In watching Simon grow up, it has been fun to watch him start to engage in imaginative play. Sure, it's coming a little later due to his ASD, but it's there, and it's fascinating to watch. I suppose most of your imagination is derivative in your earlier years, but there comes a time when you start to come up with more stuff on your own. Sure, it's always colored by life experience, but the "spark" can still conjure some pretty crazy stuff.
I think it peaks in your late high school or college years. It's a great time of your life because you don't really know constraints. Anything is possible because life hasn't really taught you otherwise. As the years pass, inhibition starts to grow due to failure, social contracts, perception of risk, knowledge of consequences, etc. I suspect your brain continues to imagine things, but we might not notice as much because we quickly cast aside those ideas that pop up as impractical.
Simon gets ideas and wants to try them out, because he doesn't know any better. He sees a box of Duplo, and he wants me to build a bunch of stuff because he doesn't realize there aren't that many blocks, and that they only fit together in limited ways. Even the fact that he can't himself manifest the things he imagines does not deter him. That's fascinating to think about... a child at that age is not deterred by little details like reality.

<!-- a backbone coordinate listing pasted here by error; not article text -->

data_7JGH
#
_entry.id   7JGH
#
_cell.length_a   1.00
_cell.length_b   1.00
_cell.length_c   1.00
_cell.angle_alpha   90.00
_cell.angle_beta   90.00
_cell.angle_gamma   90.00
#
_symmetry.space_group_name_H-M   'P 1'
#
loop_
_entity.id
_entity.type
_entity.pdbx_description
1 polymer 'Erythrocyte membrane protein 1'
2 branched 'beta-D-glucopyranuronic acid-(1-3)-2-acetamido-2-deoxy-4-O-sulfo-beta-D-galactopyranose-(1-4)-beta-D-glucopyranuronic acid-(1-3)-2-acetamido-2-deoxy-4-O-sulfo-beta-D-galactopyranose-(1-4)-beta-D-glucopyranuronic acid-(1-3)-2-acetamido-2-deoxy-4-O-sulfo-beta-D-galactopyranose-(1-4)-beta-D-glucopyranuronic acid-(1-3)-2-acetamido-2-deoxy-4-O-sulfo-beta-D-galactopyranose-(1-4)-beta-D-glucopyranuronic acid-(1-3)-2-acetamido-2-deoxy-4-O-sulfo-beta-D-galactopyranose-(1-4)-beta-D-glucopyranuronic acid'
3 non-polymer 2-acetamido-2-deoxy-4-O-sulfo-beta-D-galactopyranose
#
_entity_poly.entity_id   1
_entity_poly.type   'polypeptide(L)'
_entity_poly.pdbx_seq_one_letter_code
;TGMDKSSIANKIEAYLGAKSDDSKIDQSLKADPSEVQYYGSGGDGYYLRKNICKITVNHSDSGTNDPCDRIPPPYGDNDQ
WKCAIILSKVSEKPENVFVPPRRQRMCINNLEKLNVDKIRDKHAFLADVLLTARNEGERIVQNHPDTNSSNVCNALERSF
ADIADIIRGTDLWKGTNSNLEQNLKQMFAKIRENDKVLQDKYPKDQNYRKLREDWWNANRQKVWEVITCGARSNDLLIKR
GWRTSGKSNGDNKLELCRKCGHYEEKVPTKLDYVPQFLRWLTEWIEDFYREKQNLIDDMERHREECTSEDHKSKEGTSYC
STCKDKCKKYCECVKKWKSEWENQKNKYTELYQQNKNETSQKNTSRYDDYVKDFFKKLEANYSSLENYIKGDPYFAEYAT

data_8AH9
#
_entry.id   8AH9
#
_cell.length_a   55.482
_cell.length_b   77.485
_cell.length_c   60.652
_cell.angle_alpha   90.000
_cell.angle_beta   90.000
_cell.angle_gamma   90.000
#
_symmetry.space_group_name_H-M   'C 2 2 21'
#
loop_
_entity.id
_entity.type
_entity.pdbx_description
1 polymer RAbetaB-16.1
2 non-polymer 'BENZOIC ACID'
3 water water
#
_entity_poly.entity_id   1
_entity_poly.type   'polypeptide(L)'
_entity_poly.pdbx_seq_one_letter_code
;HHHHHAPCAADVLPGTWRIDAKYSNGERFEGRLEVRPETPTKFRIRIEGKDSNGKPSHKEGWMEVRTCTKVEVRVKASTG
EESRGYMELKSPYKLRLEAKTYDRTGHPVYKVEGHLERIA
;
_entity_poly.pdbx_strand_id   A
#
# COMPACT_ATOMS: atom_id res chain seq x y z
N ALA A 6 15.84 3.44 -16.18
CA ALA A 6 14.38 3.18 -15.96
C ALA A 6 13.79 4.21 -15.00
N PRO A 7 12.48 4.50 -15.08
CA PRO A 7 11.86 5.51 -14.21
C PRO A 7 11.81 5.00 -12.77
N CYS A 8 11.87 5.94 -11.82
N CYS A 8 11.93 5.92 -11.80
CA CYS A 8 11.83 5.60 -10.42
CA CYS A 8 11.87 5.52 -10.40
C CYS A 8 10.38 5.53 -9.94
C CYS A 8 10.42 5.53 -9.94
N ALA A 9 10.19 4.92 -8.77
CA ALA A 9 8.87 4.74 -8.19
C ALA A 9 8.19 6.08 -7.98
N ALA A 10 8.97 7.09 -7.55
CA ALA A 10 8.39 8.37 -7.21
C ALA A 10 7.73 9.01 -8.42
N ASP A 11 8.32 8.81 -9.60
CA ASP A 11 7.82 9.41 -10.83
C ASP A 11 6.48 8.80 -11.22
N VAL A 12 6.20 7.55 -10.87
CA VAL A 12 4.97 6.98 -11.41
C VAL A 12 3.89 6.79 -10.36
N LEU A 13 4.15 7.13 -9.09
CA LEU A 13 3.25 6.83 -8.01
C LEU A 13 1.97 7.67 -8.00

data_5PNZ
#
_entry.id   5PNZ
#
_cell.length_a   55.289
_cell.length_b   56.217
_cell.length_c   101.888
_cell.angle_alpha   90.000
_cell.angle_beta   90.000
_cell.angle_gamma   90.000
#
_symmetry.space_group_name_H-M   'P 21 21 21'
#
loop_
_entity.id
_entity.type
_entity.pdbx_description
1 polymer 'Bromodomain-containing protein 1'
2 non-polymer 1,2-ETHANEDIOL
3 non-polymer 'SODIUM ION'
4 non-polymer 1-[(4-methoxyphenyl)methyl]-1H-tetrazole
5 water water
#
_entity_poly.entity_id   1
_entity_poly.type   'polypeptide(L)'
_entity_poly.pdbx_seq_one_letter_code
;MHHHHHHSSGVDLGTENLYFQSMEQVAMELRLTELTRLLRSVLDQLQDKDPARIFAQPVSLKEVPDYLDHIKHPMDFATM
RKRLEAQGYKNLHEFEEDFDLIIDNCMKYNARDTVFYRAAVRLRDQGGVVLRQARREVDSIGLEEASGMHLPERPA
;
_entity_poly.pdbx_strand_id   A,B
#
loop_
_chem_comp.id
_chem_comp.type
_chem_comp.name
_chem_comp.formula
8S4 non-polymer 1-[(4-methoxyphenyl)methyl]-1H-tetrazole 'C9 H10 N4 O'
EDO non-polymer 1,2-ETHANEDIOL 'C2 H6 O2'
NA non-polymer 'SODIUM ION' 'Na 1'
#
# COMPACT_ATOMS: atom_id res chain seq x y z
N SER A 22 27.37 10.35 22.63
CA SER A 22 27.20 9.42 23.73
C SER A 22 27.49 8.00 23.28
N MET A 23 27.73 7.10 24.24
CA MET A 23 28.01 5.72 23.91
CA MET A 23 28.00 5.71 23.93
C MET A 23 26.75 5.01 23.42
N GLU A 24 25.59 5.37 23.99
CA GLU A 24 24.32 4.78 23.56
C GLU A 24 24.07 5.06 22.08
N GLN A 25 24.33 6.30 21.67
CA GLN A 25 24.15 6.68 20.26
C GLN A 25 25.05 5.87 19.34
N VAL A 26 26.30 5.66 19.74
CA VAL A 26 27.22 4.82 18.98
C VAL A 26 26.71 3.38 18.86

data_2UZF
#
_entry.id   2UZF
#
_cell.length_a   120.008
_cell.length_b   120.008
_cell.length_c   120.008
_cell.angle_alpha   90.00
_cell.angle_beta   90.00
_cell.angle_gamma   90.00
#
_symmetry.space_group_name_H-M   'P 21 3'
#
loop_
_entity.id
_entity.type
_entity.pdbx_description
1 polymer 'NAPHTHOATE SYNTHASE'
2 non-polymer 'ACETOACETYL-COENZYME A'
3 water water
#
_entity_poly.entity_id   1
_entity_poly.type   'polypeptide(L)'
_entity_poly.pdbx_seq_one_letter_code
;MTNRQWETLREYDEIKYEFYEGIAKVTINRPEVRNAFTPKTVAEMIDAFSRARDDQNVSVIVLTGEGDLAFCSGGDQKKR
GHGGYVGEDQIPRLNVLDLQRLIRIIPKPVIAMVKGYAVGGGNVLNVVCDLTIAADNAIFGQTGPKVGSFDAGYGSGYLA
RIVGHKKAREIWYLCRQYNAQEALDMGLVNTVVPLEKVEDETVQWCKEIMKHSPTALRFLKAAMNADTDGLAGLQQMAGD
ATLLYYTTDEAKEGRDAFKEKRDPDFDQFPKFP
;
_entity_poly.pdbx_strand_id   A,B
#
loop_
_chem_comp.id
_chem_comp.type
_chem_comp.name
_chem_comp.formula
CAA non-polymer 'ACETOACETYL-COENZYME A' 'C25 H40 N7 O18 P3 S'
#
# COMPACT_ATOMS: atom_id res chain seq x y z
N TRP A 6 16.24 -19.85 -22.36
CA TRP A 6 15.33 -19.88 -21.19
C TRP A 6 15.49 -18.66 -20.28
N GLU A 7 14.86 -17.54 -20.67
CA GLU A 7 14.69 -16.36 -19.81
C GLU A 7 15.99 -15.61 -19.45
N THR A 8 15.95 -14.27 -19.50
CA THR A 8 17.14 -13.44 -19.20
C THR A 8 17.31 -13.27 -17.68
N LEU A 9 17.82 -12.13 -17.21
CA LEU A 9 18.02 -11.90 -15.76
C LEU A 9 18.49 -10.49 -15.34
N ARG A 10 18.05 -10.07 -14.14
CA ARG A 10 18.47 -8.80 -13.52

I hate that we lose that. With the Internet making it possible to reconnect with people after decades, sometimes I'm disappointed when it seems like, well, they settled into a comfortable routine and they're happy. I can't judge, certainly, as I've had more ups and downs than I can count in every aspect of my life. But I wonder if they can even imagine something happier, more awesome or world changing.
Does it matter? It might. I think a lot of people see the world as an awful and dark place. Imagination combined with the will to make something happen is an inspiring force that lifts people up. Whether it's philanthropy, our work, our role as parents or as elected officials, putting aside our constraints and letting our minds run wild can only lead to great things. When it's time to add the constraints back in over the things we imagine, then we're forced to be even more creative and solve problems. The constraints shouldn't make our imagination irrelevant, they should only make it work harder.